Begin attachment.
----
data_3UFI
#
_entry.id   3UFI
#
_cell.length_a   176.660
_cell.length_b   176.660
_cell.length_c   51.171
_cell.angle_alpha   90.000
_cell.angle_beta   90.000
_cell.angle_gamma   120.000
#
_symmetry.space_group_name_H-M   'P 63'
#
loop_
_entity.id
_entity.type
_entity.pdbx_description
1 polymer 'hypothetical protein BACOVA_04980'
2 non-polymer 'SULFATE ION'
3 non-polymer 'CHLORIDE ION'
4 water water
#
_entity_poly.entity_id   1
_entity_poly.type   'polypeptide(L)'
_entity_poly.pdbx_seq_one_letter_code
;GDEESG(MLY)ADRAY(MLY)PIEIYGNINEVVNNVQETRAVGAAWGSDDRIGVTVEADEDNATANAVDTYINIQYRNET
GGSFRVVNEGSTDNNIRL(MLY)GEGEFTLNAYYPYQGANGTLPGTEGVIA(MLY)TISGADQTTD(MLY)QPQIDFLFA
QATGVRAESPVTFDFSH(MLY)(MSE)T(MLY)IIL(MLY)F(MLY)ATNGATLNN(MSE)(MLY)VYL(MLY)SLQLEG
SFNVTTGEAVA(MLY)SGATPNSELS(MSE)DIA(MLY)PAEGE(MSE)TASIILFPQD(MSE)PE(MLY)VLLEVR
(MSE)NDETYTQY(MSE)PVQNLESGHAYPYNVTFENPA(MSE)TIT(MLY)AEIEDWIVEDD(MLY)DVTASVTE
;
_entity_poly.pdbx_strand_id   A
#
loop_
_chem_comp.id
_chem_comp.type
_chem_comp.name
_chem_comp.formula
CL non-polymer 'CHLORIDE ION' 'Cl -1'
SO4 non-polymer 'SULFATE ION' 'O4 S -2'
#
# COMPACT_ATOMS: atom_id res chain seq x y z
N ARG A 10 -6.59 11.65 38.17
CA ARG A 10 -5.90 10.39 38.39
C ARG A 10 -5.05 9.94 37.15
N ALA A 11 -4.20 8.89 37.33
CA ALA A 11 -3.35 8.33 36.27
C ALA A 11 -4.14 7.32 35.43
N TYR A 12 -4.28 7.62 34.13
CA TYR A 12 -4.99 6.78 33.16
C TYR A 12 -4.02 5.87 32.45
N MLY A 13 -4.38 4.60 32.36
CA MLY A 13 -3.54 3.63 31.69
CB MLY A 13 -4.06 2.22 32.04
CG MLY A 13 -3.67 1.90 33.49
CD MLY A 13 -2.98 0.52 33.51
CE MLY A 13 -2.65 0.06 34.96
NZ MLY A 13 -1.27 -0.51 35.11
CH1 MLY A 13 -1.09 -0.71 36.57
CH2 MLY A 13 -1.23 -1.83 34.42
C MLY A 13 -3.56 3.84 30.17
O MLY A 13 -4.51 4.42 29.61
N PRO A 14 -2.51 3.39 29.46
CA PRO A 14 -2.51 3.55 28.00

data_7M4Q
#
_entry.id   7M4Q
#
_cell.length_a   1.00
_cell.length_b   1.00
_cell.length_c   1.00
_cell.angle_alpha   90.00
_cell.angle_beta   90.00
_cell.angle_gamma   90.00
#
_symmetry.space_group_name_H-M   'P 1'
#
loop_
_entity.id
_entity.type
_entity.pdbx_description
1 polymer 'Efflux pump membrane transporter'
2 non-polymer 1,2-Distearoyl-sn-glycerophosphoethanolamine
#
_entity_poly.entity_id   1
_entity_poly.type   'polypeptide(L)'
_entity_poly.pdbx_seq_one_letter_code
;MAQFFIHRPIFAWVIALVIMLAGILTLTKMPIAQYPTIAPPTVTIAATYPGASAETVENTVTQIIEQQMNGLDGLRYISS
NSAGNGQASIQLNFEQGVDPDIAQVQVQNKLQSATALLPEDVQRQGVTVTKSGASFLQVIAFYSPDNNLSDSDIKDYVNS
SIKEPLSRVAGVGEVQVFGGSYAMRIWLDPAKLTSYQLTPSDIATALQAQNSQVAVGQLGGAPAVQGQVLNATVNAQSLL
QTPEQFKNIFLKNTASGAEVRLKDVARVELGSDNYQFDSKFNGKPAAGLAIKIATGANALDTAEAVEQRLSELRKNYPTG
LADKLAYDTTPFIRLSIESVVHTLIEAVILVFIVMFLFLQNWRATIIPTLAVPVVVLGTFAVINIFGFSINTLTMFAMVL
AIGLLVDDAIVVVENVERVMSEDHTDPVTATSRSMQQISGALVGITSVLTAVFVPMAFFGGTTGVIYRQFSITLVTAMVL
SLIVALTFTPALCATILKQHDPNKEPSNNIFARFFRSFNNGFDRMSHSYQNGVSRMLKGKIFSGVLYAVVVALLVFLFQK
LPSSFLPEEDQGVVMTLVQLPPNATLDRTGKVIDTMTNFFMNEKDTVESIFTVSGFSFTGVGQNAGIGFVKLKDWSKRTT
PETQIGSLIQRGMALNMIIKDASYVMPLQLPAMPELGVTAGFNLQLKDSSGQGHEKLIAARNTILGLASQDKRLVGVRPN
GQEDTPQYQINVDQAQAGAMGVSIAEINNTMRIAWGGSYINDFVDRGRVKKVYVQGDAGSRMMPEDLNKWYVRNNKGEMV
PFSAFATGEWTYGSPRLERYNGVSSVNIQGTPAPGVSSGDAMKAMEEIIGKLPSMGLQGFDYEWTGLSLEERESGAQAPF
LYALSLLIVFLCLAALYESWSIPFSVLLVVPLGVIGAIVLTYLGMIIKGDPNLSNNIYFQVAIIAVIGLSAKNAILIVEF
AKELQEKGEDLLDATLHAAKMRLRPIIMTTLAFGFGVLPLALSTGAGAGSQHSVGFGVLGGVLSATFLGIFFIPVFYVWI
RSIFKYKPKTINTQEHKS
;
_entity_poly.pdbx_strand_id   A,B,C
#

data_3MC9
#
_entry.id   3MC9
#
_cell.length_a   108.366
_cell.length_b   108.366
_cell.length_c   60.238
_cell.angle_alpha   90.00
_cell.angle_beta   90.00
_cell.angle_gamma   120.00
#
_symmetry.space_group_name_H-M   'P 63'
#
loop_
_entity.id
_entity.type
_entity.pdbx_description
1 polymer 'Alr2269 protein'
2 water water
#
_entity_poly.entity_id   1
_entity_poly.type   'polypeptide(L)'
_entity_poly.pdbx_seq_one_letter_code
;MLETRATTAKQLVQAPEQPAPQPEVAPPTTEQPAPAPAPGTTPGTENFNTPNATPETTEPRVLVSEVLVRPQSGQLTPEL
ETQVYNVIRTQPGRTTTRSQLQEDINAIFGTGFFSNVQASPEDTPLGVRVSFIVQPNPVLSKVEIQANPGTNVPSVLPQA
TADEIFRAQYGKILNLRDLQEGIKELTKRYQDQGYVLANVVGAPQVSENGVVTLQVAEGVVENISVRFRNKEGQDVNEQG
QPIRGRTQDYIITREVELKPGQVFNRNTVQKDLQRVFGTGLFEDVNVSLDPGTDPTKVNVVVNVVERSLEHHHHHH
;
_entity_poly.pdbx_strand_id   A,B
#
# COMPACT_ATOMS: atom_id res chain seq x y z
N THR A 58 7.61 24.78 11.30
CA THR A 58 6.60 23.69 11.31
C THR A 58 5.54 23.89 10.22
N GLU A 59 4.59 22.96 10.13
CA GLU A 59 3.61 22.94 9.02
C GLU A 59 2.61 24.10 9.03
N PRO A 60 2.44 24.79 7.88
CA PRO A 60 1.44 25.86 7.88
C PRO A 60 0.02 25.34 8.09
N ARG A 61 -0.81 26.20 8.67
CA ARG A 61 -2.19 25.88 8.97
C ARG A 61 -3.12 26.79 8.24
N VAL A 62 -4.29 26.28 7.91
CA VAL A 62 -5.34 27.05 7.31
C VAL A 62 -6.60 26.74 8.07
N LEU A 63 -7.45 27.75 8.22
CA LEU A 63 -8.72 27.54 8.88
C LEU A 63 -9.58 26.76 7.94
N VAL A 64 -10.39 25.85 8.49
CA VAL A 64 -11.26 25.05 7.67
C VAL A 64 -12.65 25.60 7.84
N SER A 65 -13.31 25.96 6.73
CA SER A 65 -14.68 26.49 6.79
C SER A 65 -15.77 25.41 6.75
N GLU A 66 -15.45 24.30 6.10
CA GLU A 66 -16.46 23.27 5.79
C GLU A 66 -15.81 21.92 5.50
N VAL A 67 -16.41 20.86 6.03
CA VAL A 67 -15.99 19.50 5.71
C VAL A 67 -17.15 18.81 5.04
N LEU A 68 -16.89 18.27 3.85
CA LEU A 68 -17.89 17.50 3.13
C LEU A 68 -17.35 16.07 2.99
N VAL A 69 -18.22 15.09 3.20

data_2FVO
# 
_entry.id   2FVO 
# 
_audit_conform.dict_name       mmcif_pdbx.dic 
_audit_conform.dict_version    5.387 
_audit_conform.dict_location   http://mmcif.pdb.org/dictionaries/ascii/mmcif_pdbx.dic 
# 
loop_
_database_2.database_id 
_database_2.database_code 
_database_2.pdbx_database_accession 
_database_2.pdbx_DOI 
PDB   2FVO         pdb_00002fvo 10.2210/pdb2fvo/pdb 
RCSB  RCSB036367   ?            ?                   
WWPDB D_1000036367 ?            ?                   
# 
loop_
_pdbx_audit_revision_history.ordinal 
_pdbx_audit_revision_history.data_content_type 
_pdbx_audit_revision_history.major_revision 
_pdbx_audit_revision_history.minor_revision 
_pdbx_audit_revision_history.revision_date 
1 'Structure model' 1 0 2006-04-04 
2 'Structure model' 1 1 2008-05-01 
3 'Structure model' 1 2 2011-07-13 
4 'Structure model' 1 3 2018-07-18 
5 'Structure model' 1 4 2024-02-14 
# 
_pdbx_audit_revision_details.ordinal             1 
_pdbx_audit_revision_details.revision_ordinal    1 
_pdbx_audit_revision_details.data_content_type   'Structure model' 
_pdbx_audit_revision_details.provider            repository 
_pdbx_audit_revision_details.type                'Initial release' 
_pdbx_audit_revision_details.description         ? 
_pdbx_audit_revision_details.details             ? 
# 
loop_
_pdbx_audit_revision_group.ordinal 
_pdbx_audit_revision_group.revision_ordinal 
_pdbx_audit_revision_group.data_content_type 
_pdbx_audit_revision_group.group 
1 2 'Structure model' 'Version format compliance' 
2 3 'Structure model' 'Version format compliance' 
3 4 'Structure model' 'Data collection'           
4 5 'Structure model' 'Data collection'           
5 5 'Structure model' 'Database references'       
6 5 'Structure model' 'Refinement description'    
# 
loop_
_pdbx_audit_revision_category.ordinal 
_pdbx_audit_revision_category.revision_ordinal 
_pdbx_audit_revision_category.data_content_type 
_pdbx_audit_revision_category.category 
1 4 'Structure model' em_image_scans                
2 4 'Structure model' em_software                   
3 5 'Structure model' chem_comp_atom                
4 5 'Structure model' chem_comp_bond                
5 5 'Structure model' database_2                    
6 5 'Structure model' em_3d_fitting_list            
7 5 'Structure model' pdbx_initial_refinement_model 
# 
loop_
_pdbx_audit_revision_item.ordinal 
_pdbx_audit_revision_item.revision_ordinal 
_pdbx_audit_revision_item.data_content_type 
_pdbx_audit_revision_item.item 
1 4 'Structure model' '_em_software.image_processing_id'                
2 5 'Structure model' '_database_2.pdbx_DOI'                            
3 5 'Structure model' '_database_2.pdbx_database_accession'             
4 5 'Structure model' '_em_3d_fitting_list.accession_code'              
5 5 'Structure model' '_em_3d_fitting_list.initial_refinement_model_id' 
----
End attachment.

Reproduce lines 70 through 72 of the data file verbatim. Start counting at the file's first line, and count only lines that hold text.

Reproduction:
_cell.length_b   1.00
_cell.length_c   1.00
_cell.angle_alpha   90.00